Even better was when I found out he was allowing small groups of visitors on the roof to check it out. After climbing the ladder, which you saw in the previous post, I saw this. The view is from the next level up, looking down. The ladder I climbed is just to the right of the green rooftop.
It's not the fancy terrace-like rooftop garden depicted in many a home magazine. What it is, is a functional garden with towers and towers of plants grown in a soil substitute shoved into what space was available on an industrial rooftop in the center of Los Angeles. This was just the herb and starter plant area, the next level up was simply incredible!
Looking below and going clockwise from the left, the watering system.
Herbs and starter plants.
The plants get started in little trays just like at any nursery.
Rau ram (Vietnamese cilantro)! It tastes like culantro, which is popular in some Latin dishes, so it wasn't entirely out of the ballpark to see the herb here, but still a pleasant surprise nonetheless.
The pansies that are so popular in Chef Sedlar's dishes.
That was the first level. Climbed another small ladder and I was immediately greeted with this jungle of chives and kale.
The plants were started in small squares of the soil substitute and then placed in these notches in the towers. There are 35 towers, each about 6 feet tall with 28 individual growing pots. The towers were installed in early March and the first harvest already took place in mid-April.
I forgot what Chef Sedlar said the soil substitute was made of, or whether they were biodegradable, but I'm assuming so.
Turning to the far right and going counterclockwise, there's Swiss chard and more kale.
Tomatoes, more Swiss chard, more kale.
Close-up of the far wall. Flowering mustard plant? Kale and spinach.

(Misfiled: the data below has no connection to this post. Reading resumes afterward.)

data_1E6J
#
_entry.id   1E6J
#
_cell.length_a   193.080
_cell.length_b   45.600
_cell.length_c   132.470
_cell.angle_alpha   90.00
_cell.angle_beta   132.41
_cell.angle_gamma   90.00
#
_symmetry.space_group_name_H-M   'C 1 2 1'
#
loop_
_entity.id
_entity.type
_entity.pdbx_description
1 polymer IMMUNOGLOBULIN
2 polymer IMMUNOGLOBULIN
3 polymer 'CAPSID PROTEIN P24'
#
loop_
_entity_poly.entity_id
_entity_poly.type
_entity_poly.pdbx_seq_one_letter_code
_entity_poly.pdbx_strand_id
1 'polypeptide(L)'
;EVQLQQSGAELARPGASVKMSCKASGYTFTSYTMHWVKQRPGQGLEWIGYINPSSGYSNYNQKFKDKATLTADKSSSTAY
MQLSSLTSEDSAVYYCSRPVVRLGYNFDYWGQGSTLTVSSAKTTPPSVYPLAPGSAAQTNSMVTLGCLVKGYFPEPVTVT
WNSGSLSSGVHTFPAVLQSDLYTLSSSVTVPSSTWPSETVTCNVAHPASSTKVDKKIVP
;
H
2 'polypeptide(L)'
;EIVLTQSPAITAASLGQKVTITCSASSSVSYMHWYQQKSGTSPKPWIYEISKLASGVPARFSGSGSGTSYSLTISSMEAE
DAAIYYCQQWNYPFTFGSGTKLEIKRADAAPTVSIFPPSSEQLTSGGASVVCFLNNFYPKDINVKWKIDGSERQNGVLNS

Zooming back out again. I think this was flowering arugula. The big bases hold water.
You can see that the plants are regularly harvested. This garden gets lots of use!
See the tiny basketball hoop on the roof of the school across the street? I can't believe this is in the center of Los Angeles!
Zooming into the far right corner there's basil and I think squash?
Even corn can be grown in the towers! And peas too.
Across the street is Kasirer-Friedman Bais Yaakov High School.
You can see the back side of Playa's sign.
Just a little to the left of the front area, Chef Sedlar stands in front of a tower of flowering borage.
Looking directly toward the back of the rooftop garden.
If you're facing the front of the restaurant, most of the towers of plants are in the left of the building. The right half is full of too much equipment.
Some more flowering arugula and watercress.
Green beans too.
And in case you couldn't tell that we were on a rooftop.
From the ground, there's no hint of the plants grown on the roof of Playa Restaurant.
Gardening on a roof in an urban center! In a very limited space. I'm amazed at the sheer amount of greens and herbs and flowers that the garden produces.
Other garden updates.
7360 Beverly Blvd.
Los Angeles, CA 90036
1 year ago today,
2 years ago today, Ca Kho Sot Ca Chua Thi La (Vietnamese Braised Fish with Tomato Dill Sauce).
3 years ago today, mom's chao vit (Vietnamese rice porridge with duck).
4 years ago today, Figs with Bri fundraiser winner.
5 years ago today, Viva! Las Vegas! and the Bellagio Buffet.